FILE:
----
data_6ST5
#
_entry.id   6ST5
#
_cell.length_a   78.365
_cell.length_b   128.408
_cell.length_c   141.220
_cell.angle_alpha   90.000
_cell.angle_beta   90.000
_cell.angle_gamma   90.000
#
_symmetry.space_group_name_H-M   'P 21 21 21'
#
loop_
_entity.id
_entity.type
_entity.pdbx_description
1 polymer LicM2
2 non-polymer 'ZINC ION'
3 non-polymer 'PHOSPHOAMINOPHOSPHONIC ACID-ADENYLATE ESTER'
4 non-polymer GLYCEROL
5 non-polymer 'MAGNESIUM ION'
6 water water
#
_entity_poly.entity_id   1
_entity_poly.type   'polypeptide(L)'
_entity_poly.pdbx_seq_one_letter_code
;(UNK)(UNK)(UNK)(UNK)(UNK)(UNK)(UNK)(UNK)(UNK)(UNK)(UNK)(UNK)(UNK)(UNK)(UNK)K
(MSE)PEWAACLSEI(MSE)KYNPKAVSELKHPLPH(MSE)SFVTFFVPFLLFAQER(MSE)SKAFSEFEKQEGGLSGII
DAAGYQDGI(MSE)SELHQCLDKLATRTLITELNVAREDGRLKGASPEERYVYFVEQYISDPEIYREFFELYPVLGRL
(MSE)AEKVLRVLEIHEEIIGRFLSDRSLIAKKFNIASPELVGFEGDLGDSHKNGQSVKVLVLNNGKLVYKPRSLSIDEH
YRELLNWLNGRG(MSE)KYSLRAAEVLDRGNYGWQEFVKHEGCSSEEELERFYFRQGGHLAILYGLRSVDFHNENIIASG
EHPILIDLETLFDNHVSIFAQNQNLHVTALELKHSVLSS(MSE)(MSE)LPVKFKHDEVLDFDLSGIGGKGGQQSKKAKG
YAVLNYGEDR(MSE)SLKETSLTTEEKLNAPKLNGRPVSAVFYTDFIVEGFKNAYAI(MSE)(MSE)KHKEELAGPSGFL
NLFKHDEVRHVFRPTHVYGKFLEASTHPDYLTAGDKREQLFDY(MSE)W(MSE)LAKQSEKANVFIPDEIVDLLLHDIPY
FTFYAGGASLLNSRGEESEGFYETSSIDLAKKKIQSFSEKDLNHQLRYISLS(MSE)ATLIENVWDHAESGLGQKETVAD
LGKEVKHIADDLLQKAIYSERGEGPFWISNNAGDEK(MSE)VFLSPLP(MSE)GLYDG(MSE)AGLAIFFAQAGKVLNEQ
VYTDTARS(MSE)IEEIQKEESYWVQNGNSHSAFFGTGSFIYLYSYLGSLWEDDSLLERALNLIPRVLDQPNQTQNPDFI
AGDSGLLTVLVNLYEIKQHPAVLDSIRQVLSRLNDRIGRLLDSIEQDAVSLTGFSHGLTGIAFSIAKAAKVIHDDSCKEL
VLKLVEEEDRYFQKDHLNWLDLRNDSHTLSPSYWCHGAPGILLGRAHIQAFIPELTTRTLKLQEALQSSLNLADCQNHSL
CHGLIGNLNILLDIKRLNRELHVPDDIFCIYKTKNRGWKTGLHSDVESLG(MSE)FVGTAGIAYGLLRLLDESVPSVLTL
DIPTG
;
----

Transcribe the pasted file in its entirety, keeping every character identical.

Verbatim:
data_6ST5
#
_entry.id   6ST5
#
_cell.length_a   78.365
_cell.length_b   128.408
_cell.length_c   141.220
_cell.angle_alpha   90.000
_cell.angle_beta   90.000
_cell.angle_gamma   90.000
#
_symmetry.space_group_name_H-M   'P 21 21 21'
#
loop_
_entity.id
_entity.type
_entity.pdbx_description
1 polymer LicM2
2 non-polymer 'ZINC ION'
3 non-polymer 'PHOSPHOAMINOPHOSPHONIC ACID-ADENYLATE ESTER'
4 non-polymer GLYCEROL
5 non-polymer 'MAGNESIUM ION'
6 water water
#
_entity_poly.entity_id   1
_entity_poly.type   'polypeptide(L)'
_entity_poly.pdbx_seq_one_letter_code
;(UNK)(UNK)(UNK)(UNK)(UNK)(UNK)(UNK)(UNK)(UNK)(UNK)(UNK)(UNK)(UNK)(UNK)(UNK)K
(MSE)PEWAACLSEI(MSE)KYNPKAVSELKHPLPH(MSE)SFVTFFVPFLLFAQER(MSE)SKAFSEFEKQEGGLSGII
DAAGYQDGI(MSE)SELHQCLDKLATRTLITELNVAREDGRLKGASPEERYVYFVEQYISDPEIYREFFELYPVLGRL
(MSE)AEKVLRVLEIHEEIIGRFLSDRSLIAKKFNIASPELVGFEGDLGDSHKNGQSVKVLVLNNGKLVYKPRSLSIDEH
YRELLNWLNGRG(MSE)KYSLRAAEVLDRGNYGWQEFVKHEGCSSEEELERFYFRQGGHLAILYGLRSVDFHNENIIASG
EHPILIDLETLFDNHVSIFAQNQNLHVTALELKHSVLSS(MSE)(MSE)LPVKFKHDEVLDFDLSGIGGKGGQQSKKAKG
YAVLNYGEDR(MSE)SLKETSLTTEEKLNAPKLNGRPVSAVFYTDFIVEGFKNAYAI(MSE)(MSE)KHKEELAGPSGFL
NLFKHDEVRHVFRPTHVYGKFLEASTHPDYLTAGDKREQLFDY(MSE)W(MSE)LAKQSEKANVFIPDEIVDLLLHDIPY
FTFYAGGASLLNSRGEESEGFYETSSIDLAKKKIQSFSEKDLNHQLRYISLS(MSE)ATLIENVWDHAESGLGQKETVAD
LGKEVKHIADDLLQKAIYSERGEGPFWISNNAGDEK(MSE)VFLSPLP(MSE)GLYDG(MSE)AGLAIFFAQAGKVLNEQ
VYTDTARS(MSE)IEEIQKEESYWVQNGNSHSAFFGTGSFIYLYSYLGSLWEDDSLLERALNLIPRVLDQPNQTQNPDFI
AGDSGLLTVLVNLYEIKQHPAVLDSIRQVLSRLNDRIGRLLDSIEQDAVSLTGFSHGLTGIAFSIAKAAKVIHDDSCKEL
VLKLVEEEDRYFQKDHLNWLDLRNDSHTLSPSYWCHGAPGILLGRAHIQAFIPELTTRTLKLQEALQSSLNLADCQNHSL
CHGLIGNLNILLDIKRLNRELHVPDDIFCIYKTKNRGWKTGLHSDVESLG(MSE)FVGTAGIAYGLLRLLDESVPSVLTL
DIPTG
;